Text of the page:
All ICC Foundation Modules are competency based. They describe the behaviours that you need to demonstrate in order to be accredited. The evidence of successfully demonstrating theses behaviour may be:
- Observational: as observed, and noted, by a National Umpire Manager appointed coach
- Video-based: video evidence of your behaviours demonstrated in a match
- A combination of observation and video-based evidence
5.3 Managing Ground, Weather, and Light (GWL)
You must successfully demonstrate:
|Consistency and expertise in managing Ground, Weather, and Light issues
This is one of the more contentious areas of match management. GWL is often very subjective and dependent upon the unique conditions of the day. However, ICC expects its umpires to be respectful of various stakeholders in this decision making / management process.
Firstly, the safety of players and umpires is paramount. If conditions are deemed unsafe, then play should be suspended. If conditions are safe for participants, then it is expected that playing time is maximised with the use of artificial lights, roping and the assistance of ground staff if necessary. Conditions do not have to be perfect to play; but they do have to be safe.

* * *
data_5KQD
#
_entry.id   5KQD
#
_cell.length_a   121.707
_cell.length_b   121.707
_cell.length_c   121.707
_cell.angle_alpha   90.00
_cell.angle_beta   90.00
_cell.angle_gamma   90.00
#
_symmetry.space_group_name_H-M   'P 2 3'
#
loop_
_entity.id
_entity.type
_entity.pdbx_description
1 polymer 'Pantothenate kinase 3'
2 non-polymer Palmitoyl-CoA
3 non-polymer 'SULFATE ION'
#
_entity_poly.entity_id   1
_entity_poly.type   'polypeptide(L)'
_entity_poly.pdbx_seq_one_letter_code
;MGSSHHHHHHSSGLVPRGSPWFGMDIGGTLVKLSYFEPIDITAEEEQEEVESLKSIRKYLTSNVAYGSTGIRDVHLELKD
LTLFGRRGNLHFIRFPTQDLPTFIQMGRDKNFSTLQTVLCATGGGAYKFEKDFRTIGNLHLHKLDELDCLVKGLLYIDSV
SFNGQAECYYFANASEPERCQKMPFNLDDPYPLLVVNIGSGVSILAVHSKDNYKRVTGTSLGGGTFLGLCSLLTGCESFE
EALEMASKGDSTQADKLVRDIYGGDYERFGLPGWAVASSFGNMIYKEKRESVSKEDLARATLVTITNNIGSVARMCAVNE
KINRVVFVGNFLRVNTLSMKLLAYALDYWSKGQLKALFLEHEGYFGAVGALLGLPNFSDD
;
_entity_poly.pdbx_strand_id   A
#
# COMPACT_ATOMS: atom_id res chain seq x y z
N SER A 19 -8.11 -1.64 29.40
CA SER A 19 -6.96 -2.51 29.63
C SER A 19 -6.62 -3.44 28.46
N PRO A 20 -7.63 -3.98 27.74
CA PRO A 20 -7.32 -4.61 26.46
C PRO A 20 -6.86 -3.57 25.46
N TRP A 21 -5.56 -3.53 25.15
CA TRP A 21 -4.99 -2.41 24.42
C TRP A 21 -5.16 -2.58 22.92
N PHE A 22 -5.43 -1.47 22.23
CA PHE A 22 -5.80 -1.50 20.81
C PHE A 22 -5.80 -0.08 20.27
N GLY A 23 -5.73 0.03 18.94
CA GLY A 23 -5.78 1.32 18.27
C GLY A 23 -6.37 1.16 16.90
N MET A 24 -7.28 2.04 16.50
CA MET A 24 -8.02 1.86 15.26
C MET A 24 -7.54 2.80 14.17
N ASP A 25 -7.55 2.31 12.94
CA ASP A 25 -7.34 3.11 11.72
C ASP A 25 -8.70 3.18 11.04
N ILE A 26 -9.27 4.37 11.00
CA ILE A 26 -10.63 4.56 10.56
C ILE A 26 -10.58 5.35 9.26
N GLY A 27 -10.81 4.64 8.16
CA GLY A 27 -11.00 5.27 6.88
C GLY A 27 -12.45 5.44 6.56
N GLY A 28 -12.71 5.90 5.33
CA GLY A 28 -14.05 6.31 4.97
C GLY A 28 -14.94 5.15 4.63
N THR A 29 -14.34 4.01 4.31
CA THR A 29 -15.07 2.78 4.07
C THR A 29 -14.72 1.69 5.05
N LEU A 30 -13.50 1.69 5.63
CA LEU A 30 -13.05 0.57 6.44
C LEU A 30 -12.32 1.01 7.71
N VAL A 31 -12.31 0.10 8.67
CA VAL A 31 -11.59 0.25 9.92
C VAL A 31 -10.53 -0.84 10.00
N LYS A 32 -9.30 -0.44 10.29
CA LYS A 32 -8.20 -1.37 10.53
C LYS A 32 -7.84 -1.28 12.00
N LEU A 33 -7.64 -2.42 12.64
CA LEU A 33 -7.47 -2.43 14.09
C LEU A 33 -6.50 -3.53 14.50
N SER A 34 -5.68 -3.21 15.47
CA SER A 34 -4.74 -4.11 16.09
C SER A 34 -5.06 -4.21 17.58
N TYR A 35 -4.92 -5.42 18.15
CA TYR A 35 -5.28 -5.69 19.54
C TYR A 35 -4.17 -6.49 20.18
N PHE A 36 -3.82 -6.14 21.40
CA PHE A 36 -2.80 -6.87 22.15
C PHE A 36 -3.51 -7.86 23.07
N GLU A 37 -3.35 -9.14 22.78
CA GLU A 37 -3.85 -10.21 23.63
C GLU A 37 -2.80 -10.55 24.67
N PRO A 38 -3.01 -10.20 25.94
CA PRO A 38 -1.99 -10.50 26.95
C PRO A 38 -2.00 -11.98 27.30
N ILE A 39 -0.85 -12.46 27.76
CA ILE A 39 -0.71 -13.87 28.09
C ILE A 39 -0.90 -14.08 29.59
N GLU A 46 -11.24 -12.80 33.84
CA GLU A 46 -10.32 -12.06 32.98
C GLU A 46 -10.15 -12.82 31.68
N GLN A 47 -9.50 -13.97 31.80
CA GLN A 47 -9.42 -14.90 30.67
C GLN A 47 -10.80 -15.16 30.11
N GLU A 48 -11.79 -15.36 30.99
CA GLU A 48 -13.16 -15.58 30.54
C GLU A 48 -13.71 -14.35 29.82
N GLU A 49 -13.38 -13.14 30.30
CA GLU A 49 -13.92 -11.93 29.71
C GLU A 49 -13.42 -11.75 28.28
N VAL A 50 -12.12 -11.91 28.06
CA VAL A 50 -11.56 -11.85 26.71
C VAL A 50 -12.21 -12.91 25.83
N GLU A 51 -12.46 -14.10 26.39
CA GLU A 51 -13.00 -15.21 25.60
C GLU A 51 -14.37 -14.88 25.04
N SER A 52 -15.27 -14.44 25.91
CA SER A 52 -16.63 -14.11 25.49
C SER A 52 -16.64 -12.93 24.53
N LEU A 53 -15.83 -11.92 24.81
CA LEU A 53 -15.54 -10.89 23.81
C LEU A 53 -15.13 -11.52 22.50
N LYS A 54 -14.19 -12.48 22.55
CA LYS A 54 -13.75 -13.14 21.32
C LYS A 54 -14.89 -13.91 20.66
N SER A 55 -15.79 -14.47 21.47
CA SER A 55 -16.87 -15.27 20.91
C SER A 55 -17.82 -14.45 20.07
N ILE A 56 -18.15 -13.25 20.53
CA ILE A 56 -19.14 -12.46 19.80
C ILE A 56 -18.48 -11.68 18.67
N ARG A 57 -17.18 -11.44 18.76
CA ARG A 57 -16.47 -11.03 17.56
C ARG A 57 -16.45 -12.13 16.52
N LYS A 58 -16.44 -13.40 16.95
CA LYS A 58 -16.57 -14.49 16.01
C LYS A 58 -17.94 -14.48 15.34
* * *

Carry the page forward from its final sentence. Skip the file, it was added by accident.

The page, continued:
Secondly, ICC expects that its umpires are consistent in the decisions and management in this area. The use of light meters allows an original benchmark to be applied consistently for the remainder of the match. We also expect the umpires to effectively communicate with Captains as to when conditions are deteriorating or improving through constant monitoring of conditions so that we can play as much cricket as possible. The Umpires are also expected to communicate developments of GWL progress with the Match Referee and Ground Authority when off the field so that the public can be fully informed / updated as to when play might resume. Further, when play has been suspended, Umpires are to make frequent inspections of conditions to ensure play restarts as soon as conditions improve sufficiently.